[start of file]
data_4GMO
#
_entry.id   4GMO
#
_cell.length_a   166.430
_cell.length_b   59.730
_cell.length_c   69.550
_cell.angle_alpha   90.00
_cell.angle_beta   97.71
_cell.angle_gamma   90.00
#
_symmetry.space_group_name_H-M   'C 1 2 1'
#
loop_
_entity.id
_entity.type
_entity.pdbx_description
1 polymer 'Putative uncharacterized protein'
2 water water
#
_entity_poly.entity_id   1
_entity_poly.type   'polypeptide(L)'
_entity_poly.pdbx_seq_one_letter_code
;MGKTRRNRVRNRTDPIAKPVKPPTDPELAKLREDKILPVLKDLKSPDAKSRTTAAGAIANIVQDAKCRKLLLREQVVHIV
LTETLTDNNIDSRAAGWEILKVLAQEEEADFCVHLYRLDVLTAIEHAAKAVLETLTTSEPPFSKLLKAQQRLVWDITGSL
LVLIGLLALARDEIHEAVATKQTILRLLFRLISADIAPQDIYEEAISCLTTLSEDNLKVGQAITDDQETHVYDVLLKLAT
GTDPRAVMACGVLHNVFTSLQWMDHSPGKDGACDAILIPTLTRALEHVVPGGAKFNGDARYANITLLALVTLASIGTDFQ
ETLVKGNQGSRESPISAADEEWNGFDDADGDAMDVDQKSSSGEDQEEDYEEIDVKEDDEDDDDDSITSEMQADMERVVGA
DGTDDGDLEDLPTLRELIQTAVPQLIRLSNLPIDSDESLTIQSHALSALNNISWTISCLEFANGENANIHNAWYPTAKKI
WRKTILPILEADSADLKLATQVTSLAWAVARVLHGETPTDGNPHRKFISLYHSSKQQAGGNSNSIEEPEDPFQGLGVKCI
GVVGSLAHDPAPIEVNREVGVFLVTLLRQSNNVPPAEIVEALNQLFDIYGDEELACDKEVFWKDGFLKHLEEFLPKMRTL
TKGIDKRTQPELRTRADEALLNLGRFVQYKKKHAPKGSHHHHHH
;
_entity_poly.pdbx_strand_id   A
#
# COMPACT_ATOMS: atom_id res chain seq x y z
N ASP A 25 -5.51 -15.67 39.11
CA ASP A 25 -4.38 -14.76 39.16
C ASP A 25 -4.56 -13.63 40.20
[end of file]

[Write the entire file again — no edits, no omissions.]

data_4GMO
#
_entry.id   4GMO
#
_cell.length_a   166.430
_cell.length_b   59.730
_cell.length_c   69.550
_cell.angle_alpha   90.00
_cell.angle_beta   97.71
_cell.angle_gamma   90.00
#
_symmetry.space_group_name_H-M   'C 1 2 1'
#
loop_
_entity.id
_entity.type
_entity.pdbx_description
1 polymer 'Putative uncharacterized protein'
2 water water
#
_entity_poly.entity_id   1
_entity_poly.type   'polypeptide(L)'
_entity_poly.pdbx_seq_one_letter_code
;MGKTRRNRVRNRTDPIAKPVKPPTDPELAKLREDKILPVLKDLKSPDAKSRTTAAGAIANIVQDAKCRKLLLREQVVHIV
LTETLTDNNIDSRAAGWEILKVLAQEEEADFCVHLYRLDVLTAIEHAAKAVLETLTTSEPPFSKLLKAQQRLVWDITGSL
LVLIGLLALARDEIHEAVATKQTILRLLFRLISADIAPQDIYEEAISCLTTLSEDNLKVGQAITDDQETHVYDVLLKLAT
GTDPRAVMACGVLHNVFTSLQWMDHSPGKDGACDAILIPTLTRALEHVVPGGAKFNGDARYANITLLALVTLASIGTDFQ
ETLVKGNQGSRESPISAADEEWNGFDDADGDAMDVDQKSSSGEDQEEDYEEIDVKEDDEDDDDDSITSEMQADMERVVGA
DGTDDGDLEDLPTLRELIQTAVPQLIRLSNLPIDSDESLTIQSHALSALNNISWTISCLEFANGENANIHNAWYPTAKKI
WRKTILPILEADSADLKLATQVTSLAWAVARVLHGETPTDGNPHRKFISLYHSSKQQAGGNSNSIEEPEDPFQGLGVKCI
GVVGSLAHDPAPIEVNREVGVFLVTLLRQSNNVPPAEIVEALNQLFDIYGDEELACDKEVFWKDGFLKHLEEFLPKMRTL
TKGIDKRTQPELRTRADEALLNLGRFVQYKKKHAPKGSHHHHHH
;
_entity_poly.pdbx_strand_id   A
#
# COMPACT_ATOMS: atom_id res chain seq x y z
N ASP A 25 -5.51 -15.67 39.11
CA ASP A 25 -4.38 -14.76 39.16
C ASP A 25 -4.56 -13.63 40.20